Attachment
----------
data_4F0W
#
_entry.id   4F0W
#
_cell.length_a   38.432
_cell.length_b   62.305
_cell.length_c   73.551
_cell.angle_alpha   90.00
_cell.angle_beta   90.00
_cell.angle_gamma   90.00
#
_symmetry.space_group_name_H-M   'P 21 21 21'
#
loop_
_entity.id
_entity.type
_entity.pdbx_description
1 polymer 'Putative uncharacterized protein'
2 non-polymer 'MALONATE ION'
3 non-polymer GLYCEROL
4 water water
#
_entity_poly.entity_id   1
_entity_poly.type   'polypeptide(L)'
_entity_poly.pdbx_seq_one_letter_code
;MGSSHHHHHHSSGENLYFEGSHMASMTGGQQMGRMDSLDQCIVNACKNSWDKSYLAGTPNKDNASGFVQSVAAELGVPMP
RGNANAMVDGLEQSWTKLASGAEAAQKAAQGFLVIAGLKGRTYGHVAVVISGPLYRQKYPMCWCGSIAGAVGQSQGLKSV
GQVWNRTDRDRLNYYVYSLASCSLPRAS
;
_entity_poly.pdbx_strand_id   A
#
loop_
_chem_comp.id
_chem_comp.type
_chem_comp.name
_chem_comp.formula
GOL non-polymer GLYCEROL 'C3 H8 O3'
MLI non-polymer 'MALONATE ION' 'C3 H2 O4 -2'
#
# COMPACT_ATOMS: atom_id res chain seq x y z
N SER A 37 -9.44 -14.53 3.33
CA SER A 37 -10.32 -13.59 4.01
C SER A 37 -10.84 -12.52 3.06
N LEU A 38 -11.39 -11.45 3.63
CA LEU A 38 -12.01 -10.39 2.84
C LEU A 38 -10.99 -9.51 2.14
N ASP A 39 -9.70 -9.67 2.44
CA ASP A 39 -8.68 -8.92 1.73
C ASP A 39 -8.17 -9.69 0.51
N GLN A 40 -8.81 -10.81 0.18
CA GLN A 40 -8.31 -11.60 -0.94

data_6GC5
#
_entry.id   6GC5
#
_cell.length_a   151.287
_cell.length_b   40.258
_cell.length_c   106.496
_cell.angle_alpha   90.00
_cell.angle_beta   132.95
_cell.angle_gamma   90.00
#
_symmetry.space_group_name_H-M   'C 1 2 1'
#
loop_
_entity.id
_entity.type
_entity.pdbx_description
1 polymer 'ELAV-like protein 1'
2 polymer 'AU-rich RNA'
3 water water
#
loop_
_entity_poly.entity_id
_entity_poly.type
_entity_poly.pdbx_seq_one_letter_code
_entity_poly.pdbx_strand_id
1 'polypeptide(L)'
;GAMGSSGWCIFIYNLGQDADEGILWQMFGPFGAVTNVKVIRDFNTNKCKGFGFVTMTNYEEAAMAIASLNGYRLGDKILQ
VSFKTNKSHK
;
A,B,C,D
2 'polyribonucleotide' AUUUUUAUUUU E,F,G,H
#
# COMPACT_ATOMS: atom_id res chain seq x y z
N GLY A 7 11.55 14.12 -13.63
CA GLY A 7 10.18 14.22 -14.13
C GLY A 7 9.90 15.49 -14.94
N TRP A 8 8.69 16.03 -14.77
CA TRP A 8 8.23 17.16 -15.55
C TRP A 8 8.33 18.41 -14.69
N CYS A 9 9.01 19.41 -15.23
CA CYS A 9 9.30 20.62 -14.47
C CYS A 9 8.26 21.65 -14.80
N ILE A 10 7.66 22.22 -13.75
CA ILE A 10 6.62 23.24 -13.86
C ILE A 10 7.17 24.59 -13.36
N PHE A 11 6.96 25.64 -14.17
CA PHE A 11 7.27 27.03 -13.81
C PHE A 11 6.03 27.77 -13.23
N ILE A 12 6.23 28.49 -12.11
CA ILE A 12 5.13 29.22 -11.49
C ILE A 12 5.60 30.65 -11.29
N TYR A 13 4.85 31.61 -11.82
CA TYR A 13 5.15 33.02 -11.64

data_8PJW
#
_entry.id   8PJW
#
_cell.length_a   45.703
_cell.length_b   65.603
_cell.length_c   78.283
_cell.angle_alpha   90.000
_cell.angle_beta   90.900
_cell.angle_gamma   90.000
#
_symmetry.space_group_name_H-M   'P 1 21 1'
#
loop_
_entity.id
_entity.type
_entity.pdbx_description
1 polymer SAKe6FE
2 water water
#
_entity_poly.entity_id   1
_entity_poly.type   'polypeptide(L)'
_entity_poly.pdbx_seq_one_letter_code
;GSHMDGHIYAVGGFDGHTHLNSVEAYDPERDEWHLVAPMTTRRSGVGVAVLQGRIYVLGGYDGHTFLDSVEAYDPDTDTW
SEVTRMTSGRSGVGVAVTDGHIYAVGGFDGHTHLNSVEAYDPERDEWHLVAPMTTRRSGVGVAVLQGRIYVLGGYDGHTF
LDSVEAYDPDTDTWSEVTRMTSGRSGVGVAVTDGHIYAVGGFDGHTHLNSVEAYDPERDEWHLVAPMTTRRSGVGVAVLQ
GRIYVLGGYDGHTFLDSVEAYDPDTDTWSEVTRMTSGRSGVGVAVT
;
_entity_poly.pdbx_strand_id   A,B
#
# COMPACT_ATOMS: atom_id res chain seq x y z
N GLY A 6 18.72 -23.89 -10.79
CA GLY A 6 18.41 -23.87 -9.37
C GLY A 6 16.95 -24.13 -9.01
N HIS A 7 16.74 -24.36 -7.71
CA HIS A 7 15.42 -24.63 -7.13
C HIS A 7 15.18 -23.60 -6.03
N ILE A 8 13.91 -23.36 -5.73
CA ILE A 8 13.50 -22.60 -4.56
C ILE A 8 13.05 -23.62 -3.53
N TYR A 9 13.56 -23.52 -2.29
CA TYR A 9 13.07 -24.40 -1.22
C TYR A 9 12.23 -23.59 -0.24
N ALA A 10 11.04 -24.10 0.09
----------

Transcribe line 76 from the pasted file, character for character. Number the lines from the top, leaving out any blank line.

_entity_poly.pdbx_seq_one_letter_code